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Detection of HPV in oral leukoplakia by brushing and biopsy: prospective study in an Italian cohort

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The aim of the present study was to evaluate the prevalence of HPV infection in oral leukoplakia, specifying the HPV genotypes eventually involved. We also compared the micro-biopsy and brushing HPV detecting efficacy.

Materials and methods

Consecutive patients with a presumptive diagnosis of oral leukoplakia were enrolled. Demographical, behavioral data (smoking, alcohol) and lesion features were recorded. Each patient underwent a brushing procedure, performed with a cytobrush rubbed on the lesion, and then a biopsy was performed. The brushing and micro-biopsy specimens were both analyzed with the HPV 28 Anyplex II Seegene RT-PCR. The prevalence of HPV infection was calculated considering the two methods’ outcomes separately and then combining both. Cohen’s k coefficient was used to assess the agreement between the two methods.


Sixty-five patients were enrolled with a mean age of 60 years. The HPV infection prevalence was 17%, decreasing to 5% considering the brushing outcomes alone. The most frequently detected genotypes were 6 (12%), 11 (3%), 42 (3%), and 16 (3%). No statistically significant correlation was found between HPV infection and the variables analyzed, except for smoking and the type of mucosa (p < 0.05). The strength of agreement between cytobrush and micro-biopsy was “fair” (k = 0.384).


The present study showed a low prevalence of HPV infection in oral leukoplakia. The micro-biopsy appeared to be more reliable than brushing in detecting HPV DNA in oral leukoplakia, but the method invasiveness discourages its employ as a screening tool. The importance of HPV in the etiopathogenesis of oral potentially malignant lesions remains unclear; further studies are needed to establish the HPV role in oral leukoplakia.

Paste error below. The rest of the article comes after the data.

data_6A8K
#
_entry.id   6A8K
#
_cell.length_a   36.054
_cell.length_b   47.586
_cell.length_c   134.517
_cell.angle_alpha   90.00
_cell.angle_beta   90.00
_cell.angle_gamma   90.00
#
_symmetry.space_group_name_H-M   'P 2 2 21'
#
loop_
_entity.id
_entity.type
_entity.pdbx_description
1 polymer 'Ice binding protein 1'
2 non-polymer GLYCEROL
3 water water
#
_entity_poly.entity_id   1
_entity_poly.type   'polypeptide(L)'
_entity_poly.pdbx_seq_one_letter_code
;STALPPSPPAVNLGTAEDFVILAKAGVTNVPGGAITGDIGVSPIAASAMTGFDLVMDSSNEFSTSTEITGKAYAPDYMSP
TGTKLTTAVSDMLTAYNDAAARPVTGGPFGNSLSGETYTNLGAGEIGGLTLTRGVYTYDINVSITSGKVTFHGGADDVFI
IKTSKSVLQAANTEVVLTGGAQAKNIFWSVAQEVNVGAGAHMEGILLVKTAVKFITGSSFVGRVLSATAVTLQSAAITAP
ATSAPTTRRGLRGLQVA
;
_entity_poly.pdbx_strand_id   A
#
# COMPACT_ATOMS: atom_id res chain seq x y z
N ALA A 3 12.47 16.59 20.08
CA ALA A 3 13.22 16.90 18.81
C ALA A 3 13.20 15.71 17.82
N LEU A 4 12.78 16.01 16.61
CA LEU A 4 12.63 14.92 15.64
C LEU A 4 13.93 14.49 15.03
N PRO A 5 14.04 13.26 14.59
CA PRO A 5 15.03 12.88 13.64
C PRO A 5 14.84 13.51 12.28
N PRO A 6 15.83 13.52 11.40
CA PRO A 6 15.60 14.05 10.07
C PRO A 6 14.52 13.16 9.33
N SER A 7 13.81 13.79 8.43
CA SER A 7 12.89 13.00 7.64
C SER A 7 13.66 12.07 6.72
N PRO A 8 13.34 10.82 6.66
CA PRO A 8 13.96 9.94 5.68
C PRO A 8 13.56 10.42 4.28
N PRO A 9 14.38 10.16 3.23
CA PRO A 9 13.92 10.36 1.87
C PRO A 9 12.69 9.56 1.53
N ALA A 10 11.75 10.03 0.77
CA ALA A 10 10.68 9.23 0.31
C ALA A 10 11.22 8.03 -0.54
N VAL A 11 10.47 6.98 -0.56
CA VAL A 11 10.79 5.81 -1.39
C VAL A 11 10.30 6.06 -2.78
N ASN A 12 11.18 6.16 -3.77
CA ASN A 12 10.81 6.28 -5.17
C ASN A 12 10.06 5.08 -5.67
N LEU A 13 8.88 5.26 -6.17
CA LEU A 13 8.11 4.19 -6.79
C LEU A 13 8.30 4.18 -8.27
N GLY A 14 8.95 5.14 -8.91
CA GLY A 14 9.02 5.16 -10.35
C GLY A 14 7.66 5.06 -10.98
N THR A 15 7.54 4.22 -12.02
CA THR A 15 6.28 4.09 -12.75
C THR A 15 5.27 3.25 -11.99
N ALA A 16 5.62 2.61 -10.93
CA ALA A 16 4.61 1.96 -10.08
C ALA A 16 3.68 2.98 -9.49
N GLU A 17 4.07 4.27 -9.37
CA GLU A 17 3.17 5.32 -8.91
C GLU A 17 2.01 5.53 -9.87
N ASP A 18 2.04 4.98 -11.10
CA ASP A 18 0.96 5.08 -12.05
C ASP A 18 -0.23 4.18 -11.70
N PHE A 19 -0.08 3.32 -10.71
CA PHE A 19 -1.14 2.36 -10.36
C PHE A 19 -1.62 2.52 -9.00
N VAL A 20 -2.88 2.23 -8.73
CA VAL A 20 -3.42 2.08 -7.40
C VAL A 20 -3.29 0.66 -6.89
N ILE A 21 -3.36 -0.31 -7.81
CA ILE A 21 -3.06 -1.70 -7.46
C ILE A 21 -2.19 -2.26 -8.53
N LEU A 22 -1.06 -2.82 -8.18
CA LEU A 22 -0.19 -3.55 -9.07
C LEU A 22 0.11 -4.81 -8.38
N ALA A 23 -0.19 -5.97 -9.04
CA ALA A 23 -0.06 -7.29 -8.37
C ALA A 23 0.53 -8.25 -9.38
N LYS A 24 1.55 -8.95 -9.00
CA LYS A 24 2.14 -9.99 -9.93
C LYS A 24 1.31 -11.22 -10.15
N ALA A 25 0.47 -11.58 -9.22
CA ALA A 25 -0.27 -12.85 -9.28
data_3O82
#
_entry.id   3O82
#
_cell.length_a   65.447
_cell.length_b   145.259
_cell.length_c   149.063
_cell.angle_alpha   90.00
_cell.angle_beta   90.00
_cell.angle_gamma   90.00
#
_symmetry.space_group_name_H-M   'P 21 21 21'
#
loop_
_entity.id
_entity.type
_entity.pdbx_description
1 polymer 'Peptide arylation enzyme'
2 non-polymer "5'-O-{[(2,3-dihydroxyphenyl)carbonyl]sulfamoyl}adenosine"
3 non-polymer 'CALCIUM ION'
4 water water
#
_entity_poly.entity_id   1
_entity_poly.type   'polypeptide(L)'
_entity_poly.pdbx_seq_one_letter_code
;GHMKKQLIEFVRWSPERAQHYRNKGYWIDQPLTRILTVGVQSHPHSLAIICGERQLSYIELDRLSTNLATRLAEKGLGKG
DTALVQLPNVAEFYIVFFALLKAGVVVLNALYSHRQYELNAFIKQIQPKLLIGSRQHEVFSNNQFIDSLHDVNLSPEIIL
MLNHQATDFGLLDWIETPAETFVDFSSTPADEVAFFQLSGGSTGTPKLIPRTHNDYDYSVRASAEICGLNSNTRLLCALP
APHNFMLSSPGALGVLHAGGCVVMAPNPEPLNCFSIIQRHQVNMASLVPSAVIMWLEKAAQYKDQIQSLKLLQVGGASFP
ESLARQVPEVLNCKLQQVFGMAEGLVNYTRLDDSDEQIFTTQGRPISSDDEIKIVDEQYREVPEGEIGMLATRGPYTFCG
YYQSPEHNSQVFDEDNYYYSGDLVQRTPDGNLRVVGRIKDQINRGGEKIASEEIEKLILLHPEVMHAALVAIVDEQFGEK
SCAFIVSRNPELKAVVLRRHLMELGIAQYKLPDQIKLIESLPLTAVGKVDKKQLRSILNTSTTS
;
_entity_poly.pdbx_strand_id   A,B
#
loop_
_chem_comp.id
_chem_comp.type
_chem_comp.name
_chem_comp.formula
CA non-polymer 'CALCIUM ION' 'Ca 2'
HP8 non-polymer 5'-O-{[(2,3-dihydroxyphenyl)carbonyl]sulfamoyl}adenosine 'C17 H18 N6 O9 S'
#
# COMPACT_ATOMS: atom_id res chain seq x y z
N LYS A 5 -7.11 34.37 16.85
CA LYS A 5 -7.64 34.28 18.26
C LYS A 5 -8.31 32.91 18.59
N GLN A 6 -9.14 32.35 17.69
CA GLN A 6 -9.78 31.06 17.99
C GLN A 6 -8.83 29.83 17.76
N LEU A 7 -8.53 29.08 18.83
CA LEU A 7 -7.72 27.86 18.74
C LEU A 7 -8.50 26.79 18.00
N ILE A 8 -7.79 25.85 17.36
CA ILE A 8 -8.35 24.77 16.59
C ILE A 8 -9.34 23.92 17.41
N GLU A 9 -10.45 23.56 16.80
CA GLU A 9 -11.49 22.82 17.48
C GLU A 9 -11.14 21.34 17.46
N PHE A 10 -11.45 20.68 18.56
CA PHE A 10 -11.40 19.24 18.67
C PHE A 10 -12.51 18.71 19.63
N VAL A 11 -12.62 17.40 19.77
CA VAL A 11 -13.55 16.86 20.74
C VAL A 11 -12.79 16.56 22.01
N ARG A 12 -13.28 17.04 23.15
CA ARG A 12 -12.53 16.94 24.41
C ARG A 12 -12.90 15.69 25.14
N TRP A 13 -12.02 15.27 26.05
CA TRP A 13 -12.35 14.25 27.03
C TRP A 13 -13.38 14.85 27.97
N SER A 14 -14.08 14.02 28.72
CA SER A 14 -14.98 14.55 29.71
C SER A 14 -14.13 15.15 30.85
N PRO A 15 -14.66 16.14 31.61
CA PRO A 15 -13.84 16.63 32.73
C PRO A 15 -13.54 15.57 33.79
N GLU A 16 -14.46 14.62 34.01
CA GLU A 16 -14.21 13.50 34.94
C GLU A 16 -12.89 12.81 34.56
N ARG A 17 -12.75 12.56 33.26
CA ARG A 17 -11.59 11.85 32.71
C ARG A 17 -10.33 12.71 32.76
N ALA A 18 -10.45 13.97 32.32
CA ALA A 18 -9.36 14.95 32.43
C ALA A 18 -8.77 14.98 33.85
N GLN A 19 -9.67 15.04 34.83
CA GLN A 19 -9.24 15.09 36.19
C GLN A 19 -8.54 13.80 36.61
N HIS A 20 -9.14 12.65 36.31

Clinical relevance

HPV involvement in oral leukoplakia and an effective and appropriate detecting technique are still a debated issue. From this study, the restricted use of brushing did not appear sufficient to assess the presence of HPV infection with PCR techniques in samples obtained from oral leukoplakia.

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Correspondence to Fedora Della Vella or Massimo Petruzzi.

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All procedures performed in studies involving human participants were in accordance with the ethical standards of the institutional research committee and with the 1964 Helsinki declaration and its later amendments or comparable ethical standards.

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Informed consent was obtained from all individual participants included in the study.

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Della Vella, F., Pannone, G., Patano, A. et al. Detection of HPV in oral leukoplakia by brushing and biopsy: prospective study in an Italian cohort. Clin Oral Invest 24, 1845–1851 (2020).

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